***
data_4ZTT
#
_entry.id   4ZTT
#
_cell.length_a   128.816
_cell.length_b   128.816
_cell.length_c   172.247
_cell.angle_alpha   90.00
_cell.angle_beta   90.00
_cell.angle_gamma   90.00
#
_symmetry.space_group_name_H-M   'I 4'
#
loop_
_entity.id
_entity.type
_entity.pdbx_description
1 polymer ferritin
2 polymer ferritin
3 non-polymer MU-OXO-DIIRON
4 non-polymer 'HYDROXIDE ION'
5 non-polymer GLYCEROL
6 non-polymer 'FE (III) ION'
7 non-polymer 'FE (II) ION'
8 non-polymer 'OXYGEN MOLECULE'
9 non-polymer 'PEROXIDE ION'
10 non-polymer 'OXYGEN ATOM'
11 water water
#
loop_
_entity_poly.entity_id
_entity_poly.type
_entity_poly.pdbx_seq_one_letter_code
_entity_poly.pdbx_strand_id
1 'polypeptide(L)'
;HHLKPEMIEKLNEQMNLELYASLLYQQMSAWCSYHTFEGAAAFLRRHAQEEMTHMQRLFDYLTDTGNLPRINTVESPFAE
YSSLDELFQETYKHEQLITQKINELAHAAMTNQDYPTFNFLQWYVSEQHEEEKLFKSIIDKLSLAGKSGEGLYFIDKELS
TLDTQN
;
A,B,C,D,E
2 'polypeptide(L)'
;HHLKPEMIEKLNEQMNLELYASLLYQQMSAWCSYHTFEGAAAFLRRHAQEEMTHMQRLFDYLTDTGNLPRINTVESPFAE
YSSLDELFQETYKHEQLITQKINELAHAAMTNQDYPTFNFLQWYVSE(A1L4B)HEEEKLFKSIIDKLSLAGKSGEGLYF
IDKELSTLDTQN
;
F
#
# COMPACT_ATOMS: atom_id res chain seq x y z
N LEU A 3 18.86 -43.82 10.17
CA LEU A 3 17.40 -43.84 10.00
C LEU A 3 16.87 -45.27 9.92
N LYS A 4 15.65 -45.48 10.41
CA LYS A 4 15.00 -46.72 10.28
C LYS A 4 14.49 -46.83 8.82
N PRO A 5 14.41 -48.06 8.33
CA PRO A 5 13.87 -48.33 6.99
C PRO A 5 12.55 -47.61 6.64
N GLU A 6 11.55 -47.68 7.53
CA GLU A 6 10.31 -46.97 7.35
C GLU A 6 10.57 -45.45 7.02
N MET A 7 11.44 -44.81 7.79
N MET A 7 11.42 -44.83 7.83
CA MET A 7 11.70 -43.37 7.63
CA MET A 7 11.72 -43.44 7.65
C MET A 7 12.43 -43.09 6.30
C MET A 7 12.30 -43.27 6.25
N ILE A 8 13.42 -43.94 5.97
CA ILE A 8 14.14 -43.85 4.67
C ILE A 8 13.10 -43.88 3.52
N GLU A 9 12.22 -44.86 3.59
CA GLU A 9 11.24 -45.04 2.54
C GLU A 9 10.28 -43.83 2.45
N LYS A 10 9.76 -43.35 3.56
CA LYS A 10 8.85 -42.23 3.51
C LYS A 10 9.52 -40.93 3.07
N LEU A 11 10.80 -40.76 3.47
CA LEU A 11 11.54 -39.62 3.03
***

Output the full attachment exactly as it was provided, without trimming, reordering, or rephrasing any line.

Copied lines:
data_4ZTT
#
_entry.id   4ZTT
#
_cell.length_a   128.816
_cell.length_b   128.816
_cell.length_c   172.247
_cell.angle_alpha   90.00
_cell.angle_beta   90.00
_cell.angle_gamma   90.00
#
_symmetry.space_group_name_H-M   'I 4'
#
loop_
_entity.id
_entity.type
_entity.pdbx_description
1 polymer ferritin
2 polymer ferritin
3 non-polymer MU-OXO-DIIRON
4 non-polymer 'HYDROXIDE ION'
5 non-polymer GLYCEROL
6 non-polymer 'FE (III) ION'
7 non-polymer 'FE (II) ION'
8 non-polymer 'OXYGEN MOLECULE'
9 non-polymer 'PEROXIDE ION'
10 non-polymer 'OXYGEN ATOM'
11 water water
#
loop_
_entity_poly.entity_id
_entity_poly.type
_entity_poly.pdbx_seq_one_letter_code
_entity_poly.pdbx_strand_id
1 'polypeptide(L)'
;HHLKPEMIEKLNEQMNLELYASLLYQQMSAWCSYHTFEGAAAFLRRHAQEEMTHMQRLFDYLTDTGNLPRINTVESPFAE
YSSLDELFQETYKHEQLITQKINELAHAAMTNQDYPTFNFLQWYVSEQHEEEKLFKSIIDKLSLAGKSGEGLYFIDKELS
TLDTQN
;
A,B,C,D,E
2 'polypeptide(L)'
;HHLKPEMIEKLNEQMNLELYASLLYQQMSAWCSYHTFEGAAAFLRRHAQEEMTHMQRLFDYLTDTGNLPRINTVESPFAE
YSSLDELFQETYKHEQLITQKINELAHAAMTNQDYPTFNFLQWYVSE(A1L4B)HEEEKLFKSIIDKLSLAGKSGEGLYF
IDKELSTLDTQN
;
F
#
# COMPACT_ATOMS: atom_id res chain seq x y z
N LEU A 3 18.86 -43.82 10.17
CA LEU A 3 17.40 -43.84 10.00
C LEU A 3 16.87 -45.27 9.92
N LYS A 4 15.65 -45.48 10.41
CA LYS A 4 15.00 -46.72 10.28
C LYS A 4 14.49 -46.83 8.82
N PRO A 5 14.41 -48.06 8.33
CA PRO A 5 13.87 -48.33 6.99
C PRO A 5 12.55 -47.61 6.64
N GLU A 6 11.55 -47.68 7.53
CA GLU A 6 10.31 -46.97 7.35
C GLU A 6 10.57 -45.45 7.02
N MET A 7 11.44 -44.81 7.79
N MET A 7 11.42 -44.83 7.83
CA MET A 7 11.70 -43.37 7.63
CA MET A 7 11.72 -43.44 7.65
C MET A 7 12.43 -43.09 6.30
C MET A 7 12.30 -43.27 6.25
N ILE A 8 13.42 -43.94 5.97
CA ILE A 8 14.14 -43.85 4.67
C ILE A 8 13.10 -43.88 3.52
N GLU A 9 12.22 -44.86 3.59
CA GLU A 9 11.24 -45.04 2.54
C GLU A 9 10.28 -43.83 2.45
N LYS A 10 9.76 -43.35 3.56
CA LYS A 10 8.85 -42.23 3.51
C LYS A 10 9.52 -40.93 3.07
N LEU A 11 10.80 -40.76 3.47
CA LEU A 11 11.54 -39.62 3.03